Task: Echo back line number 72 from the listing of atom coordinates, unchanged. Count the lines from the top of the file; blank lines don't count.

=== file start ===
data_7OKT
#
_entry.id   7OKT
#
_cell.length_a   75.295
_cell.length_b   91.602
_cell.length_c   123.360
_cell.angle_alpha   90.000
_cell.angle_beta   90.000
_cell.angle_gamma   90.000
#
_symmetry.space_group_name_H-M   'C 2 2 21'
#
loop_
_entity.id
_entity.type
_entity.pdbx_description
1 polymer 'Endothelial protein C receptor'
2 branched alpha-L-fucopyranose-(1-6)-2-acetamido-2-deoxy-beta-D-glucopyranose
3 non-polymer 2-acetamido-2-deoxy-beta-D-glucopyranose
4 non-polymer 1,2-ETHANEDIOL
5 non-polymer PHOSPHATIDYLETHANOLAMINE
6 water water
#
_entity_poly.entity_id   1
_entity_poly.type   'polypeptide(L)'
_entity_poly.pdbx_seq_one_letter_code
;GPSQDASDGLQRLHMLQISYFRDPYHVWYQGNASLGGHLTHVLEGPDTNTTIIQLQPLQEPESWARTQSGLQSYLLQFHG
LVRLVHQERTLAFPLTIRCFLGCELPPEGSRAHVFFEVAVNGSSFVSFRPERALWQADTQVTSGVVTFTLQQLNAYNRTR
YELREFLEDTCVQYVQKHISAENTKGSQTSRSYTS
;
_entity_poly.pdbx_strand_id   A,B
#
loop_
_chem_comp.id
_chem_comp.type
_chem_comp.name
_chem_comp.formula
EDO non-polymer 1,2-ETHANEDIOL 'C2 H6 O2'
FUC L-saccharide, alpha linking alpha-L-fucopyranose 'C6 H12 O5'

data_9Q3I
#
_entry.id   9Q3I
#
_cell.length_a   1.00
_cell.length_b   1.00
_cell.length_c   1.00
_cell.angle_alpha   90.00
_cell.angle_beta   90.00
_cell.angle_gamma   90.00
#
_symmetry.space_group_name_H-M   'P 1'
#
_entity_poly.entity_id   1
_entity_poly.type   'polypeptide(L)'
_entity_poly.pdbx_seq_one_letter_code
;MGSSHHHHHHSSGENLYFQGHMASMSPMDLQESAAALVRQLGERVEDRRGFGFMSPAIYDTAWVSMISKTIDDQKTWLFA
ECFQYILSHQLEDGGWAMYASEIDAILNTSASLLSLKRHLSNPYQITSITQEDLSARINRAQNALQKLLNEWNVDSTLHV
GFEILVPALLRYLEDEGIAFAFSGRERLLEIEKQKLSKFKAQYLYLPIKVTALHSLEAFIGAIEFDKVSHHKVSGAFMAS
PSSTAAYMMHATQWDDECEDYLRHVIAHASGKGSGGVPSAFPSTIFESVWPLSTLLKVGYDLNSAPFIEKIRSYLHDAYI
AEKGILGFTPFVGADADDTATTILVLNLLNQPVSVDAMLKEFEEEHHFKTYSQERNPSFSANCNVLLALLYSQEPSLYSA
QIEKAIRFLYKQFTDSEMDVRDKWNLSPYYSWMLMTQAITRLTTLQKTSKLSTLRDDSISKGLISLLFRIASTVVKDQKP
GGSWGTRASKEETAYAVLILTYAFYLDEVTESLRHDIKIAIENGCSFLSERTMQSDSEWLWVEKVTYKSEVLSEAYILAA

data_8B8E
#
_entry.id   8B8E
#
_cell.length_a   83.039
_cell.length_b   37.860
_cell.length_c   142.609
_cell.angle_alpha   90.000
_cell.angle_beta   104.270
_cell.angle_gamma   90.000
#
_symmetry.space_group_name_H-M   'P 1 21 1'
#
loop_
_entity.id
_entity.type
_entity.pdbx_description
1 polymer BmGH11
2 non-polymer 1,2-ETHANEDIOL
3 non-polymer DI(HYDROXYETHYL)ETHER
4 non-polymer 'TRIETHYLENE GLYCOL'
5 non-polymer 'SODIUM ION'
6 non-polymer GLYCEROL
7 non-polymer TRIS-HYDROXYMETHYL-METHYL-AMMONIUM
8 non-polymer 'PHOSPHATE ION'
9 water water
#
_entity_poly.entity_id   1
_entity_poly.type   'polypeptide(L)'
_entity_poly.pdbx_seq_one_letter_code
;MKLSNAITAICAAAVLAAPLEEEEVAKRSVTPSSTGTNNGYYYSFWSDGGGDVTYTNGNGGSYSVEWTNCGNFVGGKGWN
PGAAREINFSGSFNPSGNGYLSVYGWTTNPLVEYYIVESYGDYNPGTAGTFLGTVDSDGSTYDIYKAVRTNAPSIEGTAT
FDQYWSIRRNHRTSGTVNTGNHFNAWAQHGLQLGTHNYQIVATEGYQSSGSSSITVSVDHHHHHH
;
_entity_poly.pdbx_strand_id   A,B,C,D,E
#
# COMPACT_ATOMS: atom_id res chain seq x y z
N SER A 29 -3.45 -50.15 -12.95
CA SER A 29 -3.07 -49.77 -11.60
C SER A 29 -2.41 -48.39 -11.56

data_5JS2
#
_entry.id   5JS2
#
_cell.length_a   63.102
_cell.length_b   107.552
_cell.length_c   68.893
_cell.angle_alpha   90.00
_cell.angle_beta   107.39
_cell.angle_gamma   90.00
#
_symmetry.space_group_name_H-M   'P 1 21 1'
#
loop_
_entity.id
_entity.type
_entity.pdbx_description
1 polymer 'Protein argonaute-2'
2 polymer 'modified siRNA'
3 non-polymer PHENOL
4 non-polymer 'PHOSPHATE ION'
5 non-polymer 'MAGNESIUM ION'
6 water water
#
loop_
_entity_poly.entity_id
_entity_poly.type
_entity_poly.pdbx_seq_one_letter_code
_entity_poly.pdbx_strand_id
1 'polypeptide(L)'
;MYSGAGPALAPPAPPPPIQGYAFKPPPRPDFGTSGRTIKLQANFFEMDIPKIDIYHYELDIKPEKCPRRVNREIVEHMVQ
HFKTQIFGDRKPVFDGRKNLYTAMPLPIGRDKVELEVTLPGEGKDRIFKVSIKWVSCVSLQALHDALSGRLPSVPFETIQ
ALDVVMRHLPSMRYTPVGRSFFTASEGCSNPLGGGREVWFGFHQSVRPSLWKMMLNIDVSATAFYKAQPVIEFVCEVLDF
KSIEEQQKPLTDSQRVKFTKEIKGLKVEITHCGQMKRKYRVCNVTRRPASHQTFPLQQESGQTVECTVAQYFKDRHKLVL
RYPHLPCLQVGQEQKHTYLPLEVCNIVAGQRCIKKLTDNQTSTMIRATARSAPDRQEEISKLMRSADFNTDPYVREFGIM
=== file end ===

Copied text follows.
_cell.angle_beta   104.270